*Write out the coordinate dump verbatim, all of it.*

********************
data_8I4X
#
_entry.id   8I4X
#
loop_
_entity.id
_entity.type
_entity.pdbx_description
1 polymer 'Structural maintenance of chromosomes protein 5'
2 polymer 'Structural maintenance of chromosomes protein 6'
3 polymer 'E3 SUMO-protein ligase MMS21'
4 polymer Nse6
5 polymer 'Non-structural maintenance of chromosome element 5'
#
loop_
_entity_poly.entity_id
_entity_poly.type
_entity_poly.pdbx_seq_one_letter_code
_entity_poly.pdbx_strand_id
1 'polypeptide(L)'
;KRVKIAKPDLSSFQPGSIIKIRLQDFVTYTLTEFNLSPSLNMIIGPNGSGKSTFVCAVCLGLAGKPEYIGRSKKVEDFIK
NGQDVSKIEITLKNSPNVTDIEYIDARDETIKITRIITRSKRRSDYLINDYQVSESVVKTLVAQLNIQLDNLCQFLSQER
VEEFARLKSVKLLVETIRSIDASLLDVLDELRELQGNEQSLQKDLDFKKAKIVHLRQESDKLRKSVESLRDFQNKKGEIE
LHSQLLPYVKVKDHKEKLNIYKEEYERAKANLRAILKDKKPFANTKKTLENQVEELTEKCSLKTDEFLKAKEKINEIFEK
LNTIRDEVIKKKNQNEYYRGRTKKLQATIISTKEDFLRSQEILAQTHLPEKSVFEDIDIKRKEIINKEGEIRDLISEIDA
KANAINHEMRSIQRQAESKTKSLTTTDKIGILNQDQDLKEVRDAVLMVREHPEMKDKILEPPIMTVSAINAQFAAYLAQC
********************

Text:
data_8I4X
#
_entry.id   8I4X
#
loop_
_entity.id
_entity.type
_entity.pdbx_description
1 polymer 'Structural maintenance of chromosomes protein 5'
2 polymer 'Structural maintenance of chromosomes protein 6'
3 polymer 'E3 SUMO-protein ligase MMS21'
4 polymer Nse6
5 polymer 'Non-structural maintenance of chromosome element 5'
#
loop_
_entity_poly.entity_id
_entity_poly.type
_entity_poly.pdbx_seq_one_letter_code
_entity_poly.pdbx_strand_id
1 'polypeptide(L)'
;KRVKIAKPDLSSFQPGSIIKIRLQDFVTYTLTEFNLSPSLNMIIGPNGSGKSTFVCAVCLGLAGKPEYIGRSKKVEDFIK
NGQDVSKIEITLKNSPNVTDIEYIDARDETIKITRIITRSKRRSDYLINDYQVSESVVKTLVAQLNIQLDNLCQFLSQER
VEEFARLKSVKLLVETIRSIDASLLDVLDELRELQGNEQSLQKDLDFKKAKIVHLRQESDKLRKSVESLRDFQNKKGEIE
LHSQLLPYVKVKDHKEKLNIYKEEYERAKANLRAILKDKKPFANTKKTLENQVEELTEKCSLKTDEFLKAKEKINEIFEK
LNTIRDEVIKKKNQNEYYRGRTKKLQATIISTKEDFLRSQEILAQTHLPEKSVFEDIDIKRKEIINKEGEIRDLISEIDA
KANAINHEMRSIQRQAESKTKSLTTTDKIGILNQDQDLKEVRDAVLMVREHPEMKDKILEPPIMTVSAINAQFAAYLAQC